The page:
• Excited for ski trips this winter? This short piece by Heather Hansman in Outside Online is an ode to “goofy lift-ride singalongs” and “après conversations with strangers who become friends.”
  • Rēnata West grew up in the Māori village where New Zealand tourism began. In Afar, he explains how his family and community “have embraced tourism that both protects his people and preserves their rich culture.”
  • Christine Dell’Amore was left speechless by the Southwest’s most-photographed slot canyon. She writes about her experience in the Washington Post.
  • Heading up the Southern California coast? Amtrak is expanding its Surfliner service, Lori Weisberg reports in the San Diego Union-Tribune.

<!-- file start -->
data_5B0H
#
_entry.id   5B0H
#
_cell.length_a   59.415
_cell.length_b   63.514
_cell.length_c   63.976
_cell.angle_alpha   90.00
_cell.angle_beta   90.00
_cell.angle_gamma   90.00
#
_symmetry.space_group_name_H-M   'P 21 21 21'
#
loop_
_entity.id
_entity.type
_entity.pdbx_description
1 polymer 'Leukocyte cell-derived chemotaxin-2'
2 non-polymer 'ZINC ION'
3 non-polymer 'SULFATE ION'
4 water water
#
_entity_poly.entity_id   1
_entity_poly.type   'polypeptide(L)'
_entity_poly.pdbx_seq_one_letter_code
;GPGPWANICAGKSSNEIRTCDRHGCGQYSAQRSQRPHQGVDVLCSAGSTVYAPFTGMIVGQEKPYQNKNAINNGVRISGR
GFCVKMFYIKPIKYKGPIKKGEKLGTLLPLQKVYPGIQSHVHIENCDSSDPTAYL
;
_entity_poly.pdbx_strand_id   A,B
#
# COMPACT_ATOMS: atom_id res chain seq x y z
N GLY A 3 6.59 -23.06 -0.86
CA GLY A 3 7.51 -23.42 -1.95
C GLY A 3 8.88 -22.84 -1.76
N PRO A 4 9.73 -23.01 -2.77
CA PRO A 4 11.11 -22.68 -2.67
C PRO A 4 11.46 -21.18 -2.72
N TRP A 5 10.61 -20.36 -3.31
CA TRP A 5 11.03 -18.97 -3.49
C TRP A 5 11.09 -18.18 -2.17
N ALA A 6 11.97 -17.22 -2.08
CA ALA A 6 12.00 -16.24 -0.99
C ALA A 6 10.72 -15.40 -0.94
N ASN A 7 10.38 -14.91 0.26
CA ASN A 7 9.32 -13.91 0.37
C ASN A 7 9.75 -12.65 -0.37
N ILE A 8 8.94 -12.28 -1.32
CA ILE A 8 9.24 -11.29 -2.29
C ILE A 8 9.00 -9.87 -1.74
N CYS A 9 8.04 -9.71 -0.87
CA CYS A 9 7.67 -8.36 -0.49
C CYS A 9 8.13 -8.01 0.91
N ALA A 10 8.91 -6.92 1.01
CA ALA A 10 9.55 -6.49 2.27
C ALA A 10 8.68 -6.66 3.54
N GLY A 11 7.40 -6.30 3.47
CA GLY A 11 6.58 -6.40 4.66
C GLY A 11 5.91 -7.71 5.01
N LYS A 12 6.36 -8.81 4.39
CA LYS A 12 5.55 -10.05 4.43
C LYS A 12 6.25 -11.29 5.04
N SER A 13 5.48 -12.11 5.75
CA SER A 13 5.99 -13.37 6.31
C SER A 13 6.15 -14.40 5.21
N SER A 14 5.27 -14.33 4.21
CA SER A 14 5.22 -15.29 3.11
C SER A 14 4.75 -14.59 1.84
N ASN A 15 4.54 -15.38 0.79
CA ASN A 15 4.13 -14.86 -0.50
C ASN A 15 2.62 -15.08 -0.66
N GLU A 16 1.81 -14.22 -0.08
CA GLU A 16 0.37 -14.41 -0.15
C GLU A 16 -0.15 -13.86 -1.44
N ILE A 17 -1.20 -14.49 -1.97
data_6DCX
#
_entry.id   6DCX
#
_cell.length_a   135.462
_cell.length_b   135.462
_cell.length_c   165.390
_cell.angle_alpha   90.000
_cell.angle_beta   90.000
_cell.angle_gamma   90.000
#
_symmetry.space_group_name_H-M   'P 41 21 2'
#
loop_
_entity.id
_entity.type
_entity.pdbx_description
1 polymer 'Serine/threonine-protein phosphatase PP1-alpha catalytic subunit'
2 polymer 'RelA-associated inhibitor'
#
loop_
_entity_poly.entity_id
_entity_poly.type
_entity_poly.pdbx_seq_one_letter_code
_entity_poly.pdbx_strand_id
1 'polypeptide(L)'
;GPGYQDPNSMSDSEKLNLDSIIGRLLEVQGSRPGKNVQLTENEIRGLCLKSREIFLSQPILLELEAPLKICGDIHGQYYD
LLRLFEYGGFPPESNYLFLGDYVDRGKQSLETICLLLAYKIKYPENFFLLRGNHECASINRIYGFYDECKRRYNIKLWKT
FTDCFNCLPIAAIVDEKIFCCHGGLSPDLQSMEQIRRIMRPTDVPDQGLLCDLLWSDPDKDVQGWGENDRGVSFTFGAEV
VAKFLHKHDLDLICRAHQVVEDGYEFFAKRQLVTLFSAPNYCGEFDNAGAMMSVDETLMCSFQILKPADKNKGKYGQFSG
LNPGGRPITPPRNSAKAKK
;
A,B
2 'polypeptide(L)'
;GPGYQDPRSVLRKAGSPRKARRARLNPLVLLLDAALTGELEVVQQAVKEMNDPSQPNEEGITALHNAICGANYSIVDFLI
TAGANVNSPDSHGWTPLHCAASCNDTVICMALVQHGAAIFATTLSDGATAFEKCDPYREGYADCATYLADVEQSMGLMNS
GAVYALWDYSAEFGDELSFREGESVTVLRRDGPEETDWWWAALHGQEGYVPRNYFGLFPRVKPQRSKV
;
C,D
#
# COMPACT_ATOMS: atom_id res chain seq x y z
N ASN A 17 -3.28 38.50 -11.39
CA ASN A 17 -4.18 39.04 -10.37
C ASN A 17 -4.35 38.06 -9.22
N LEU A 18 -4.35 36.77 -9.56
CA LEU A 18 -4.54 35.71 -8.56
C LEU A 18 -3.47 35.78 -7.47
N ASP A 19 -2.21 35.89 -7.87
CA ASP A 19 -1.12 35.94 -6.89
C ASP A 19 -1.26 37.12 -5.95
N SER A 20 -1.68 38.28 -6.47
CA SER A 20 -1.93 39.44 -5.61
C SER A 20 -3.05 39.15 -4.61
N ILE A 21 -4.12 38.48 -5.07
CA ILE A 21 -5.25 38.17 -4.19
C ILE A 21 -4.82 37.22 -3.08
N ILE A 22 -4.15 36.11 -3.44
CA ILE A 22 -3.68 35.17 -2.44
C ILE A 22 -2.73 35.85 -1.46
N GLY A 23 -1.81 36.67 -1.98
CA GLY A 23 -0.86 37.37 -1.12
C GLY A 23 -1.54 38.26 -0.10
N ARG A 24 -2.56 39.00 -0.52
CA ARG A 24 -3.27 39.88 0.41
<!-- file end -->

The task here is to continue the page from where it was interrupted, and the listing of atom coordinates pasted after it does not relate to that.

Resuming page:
The sandstone walls of a slot canyon.
Upper Antelope Canyon, the Southwest’s most-photographed slot canyon.
(Photo and photo illustration by Jade Cuevas / Los Angeles Times)

📸 Photo of the week

The beach in Neskowin, Ore.
In this file photo, there’s evidence of a Cascadia earthquake’s awesome but destructive power visible at the beach in Neskowin, Ore. A “ghost forest” of Sitka spruces juts up from the beach in the tiny town. The trees were likely buried by tsunami debris 2,000 years earlier and later partially uncovered by storms in 1997.
(Associated Press)

🎸 Road song

Amsterdam” by Wild Rivers

Favorite lyric: “Everybody said we were moving fast. Now I’m pretty over school, switching out my books for the Eurail Pass.”


Best place to listen: Union Station, waiting to board Amtrak’s Pacific Surfliner train

Over a photo of the interior of a railroad station, an illustration has the word "Amsterdam."
Union Station in downtown Los Angeles, a great place to listen to “Amsterdam.”
(Mariah Tauger / Los Angeles Times; photo illustration by Jade Cuevas / Los Angeles Times)